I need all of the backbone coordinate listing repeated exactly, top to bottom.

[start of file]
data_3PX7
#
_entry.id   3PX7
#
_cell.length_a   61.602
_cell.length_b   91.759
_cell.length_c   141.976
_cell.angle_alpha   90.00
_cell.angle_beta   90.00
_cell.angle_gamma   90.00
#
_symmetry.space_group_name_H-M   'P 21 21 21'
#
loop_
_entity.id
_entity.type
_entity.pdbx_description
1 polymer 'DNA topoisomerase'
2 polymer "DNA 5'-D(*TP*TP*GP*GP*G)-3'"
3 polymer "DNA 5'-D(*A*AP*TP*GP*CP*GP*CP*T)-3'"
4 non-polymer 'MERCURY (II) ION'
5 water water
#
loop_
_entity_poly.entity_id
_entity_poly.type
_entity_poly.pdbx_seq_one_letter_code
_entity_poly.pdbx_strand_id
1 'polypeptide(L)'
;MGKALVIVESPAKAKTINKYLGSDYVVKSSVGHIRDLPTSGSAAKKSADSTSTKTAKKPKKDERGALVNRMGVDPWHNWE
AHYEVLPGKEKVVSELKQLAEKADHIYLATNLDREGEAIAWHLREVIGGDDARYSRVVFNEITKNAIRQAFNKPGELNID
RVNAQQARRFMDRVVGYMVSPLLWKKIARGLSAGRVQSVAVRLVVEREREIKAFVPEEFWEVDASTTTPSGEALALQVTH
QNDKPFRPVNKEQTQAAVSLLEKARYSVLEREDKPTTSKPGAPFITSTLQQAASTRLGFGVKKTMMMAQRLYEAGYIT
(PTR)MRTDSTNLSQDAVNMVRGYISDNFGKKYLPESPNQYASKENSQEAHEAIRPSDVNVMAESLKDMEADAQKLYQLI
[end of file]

data_3PX7
#
_entry.id   3PX7
#
_cell.length_a   61.602
_cell.length_b   91.759
_cell.length_c   141.976
_cell.angle_alpha   90.00
_cell.angle_beta   90.00
_cell.angle_gamma   90.00
#
_symmetry.space_group_name_H-M   'P 21 21 21'
#
loop_
_entity.id
_entity.type
_entity.pdbx_description
1 polymer 'DNA topoisomerase'
2 polymer "DNA 5'-D(*TP*TP*GP*GP*G)-3'"
3 polymer "DNA 5'-D(*A*AP*TP*GP*CP*GP*CP*T)-3'"
4 non-polymer 'MERCURY (II) ION'
5 water water
#
loop_
_entity_poly.entity_id
_entity_poly.type
_entity_poly.pdbx_seq_one_letter_code
_entity_poly.pdbx_strand_id
1 'polypeptide(L)'
;MGKALVIVESPAKAKTINKYLGSDYVVKSSVGHIRDLPTSGSAAKKSADSTSTKTAKKPKKDERGALVNRMGVDPWHNWE
AHYEVLPGKEKVVSELKQLAEKADHIYLATNLDREGEAIAWHLREVIGGDDARYSRVVFNEITKNAIRQAFNKPGELNID
RVNAQQARRFMDRVVGYMVSPLLWKKIARGLSAGRVQSVAVRLVVEREREIKAFVPEEFWEVDASTTTPSGEALALQVTH
QNDKPFRPVNKEQTQAAVSLLEKARYSVLEREDKPTTSKPGAPFITSTLQQAASTRLGFGVKKTMMMAQRLYEAGYIT
(PTR)MRTDSTNLSQDAVNMVRGYISDNFGKKYLPESPNQYASKENSQEAHEAIRPSDVNVMAESLKDMEADAQKLYQLI